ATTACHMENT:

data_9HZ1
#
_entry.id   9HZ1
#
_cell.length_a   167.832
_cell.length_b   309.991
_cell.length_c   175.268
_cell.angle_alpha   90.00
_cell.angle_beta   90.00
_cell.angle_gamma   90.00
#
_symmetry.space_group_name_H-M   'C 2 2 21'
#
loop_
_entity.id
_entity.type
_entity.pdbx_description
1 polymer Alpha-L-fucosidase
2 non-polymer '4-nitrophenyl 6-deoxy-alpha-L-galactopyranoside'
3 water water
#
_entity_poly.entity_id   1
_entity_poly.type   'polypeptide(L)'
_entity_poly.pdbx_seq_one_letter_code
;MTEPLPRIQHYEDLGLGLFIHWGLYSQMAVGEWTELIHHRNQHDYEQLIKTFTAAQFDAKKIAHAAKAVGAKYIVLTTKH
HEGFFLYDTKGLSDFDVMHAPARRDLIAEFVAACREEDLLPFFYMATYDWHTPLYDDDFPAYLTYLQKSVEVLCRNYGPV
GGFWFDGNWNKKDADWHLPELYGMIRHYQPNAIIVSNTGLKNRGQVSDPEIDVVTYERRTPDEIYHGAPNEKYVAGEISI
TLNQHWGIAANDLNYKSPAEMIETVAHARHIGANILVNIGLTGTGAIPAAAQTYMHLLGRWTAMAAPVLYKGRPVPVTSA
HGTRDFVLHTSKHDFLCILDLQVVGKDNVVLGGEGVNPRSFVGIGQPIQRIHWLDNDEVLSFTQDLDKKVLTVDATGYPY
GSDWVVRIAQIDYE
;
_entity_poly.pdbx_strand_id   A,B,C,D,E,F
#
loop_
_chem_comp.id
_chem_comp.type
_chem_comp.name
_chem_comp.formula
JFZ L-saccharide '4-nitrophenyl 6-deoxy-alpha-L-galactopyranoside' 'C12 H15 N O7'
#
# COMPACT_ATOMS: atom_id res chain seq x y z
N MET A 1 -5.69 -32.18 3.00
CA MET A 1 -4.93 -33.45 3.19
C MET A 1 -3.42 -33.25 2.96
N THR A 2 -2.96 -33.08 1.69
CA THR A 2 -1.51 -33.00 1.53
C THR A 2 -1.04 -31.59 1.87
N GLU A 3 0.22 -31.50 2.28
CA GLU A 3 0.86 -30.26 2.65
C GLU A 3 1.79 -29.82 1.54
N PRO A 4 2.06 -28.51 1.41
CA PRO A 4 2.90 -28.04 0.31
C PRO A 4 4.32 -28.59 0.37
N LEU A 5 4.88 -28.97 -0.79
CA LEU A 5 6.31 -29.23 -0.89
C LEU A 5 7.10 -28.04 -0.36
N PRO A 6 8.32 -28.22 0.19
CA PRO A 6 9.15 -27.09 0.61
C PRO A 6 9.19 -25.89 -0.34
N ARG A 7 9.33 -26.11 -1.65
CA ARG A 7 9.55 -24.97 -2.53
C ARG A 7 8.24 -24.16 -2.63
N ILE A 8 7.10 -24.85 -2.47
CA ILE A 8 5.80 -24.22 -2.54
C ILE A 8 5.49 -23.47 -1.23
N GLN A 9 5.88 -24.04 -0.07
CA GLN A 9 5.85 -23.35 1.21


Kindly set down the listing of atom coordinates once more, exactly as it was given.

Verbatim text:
data_9HZ1
#
_entry.id   9HZ1
#
_cell.length_a   167.832
_cell.length_b   309.991
_cell.length_c   175.268
_cell.angle_alpha   90.00
_cell.angle_beta   90.00
_cell.angle_gamma   90.00
#
_symmetry.space_group_name_H-M   'C 2 2 21'
#
loop_
_entity.id
_entity.type
_entity.pdbx_description
1 polymer Alpha-L-fucosidase
2 non-polymer '4-nitrophenyl 6-deoxy-alpha-L-galactopyranoside'
3 water water
#
_entity_poly.entity_id   1
_entity_poly.type   'polypeptide(L)'
_entity_poly.pdbx_seq_one_letter_code
;MTEPLPRIQHYEDLGLGLFIHWGLYSQMAVGEWTELIHHRNQHDYEQLIKTFTAAQFDAKKIAHAAKAVGAKYIVLTTKH
HEGFFLYDTKGLSDFDVMHAPARRDLIAEFVAACREEDLLPFFYMATYDWHTPLYDDDFPAYLTYLQKSVEVLCRNYGPV
GGFWFDGNWNKKDADWHLPELYGMIRHYQPNAIIVSNTGLKNRGQVSDPEIDVVTYERRTPDEIYHGAPNEKYVAGEISI
TLNQHWGIAANDLNYKSPAEMIETVAHARHIGANILVNIGLTGTGAIPAAAQTYMHLLGRWTAMAAPVLYKGRPVPVTSA
HGTRDFVLHTSKHDFLCILDLQVVGKDNVVLGGEGVNPRSFVGIGQPIQRIHWLDNDEVLSFTQDLDKKVLTVDATGYPY
GSDWVVRIAQIDYE
;
_entity_poly.pdbx_strand_id   A,B,C,D,E,F
#
loop_
_chem_comp.id
_chem_comp.type
_chem_comp.name
_chem_comp.formula
JFZ L-saccharide '4-nitrophenyl 6-deoxy-alpha-L-galactopyranoside' 'C12 H15 N O7'
#
# COMPACT_ATOMS: atom_id res chain seq x y z
N MET A 1 -5.69 -32.18 3.00
CA MET A 1 -4.93 -33.45 3.19
C MET A 1 -3.42 -33.25 2.96
N THR A 2 -2.96 -33.08 1.69
CA THR A 2 -1.51 -33.00 1.53
C THR A 2 -1.04 -31.59 1.87
N GLU A 3 0.22 -31.50 2.28
CA GLU A 3 0.86 -30.26 2.65
C GLU A 3 1.79 -29.82 1.54
N PRO A 4 2.06 -28.51 1.41
CA PRO A 4 2.90 -28.04 0.31
C PRO A 4 4.32 -28.59 0.37
N LEU A 5 4.88 -28.97 -0.79
CA LEU A 5 6.31 -29.23 -0.89
C LEU A 5 7.10 -28.04 -0.36
N PRO A 6 8.32 -28.22 0.19
CA PRO A 6 9.15 -27.09 0.61
C PRO A 6 9.19 -25.89 -0.34
N ARG A 7 9.33 -26.11 -1.65
CA ARG A 7 9.55 -24.97 -2.53
C ARG A 7 8.24 -24.16 -2.63
N ILE A 8 7.10 -24.85 -2.47
CA ILE A 8 5.80 -24.22 -2.54
C ILE A 8 5.49 -23.47 -1.23
N GLN A 9 5.88 -24.04 -0.07
CA GLN A 9 5.85 -23.35 1.21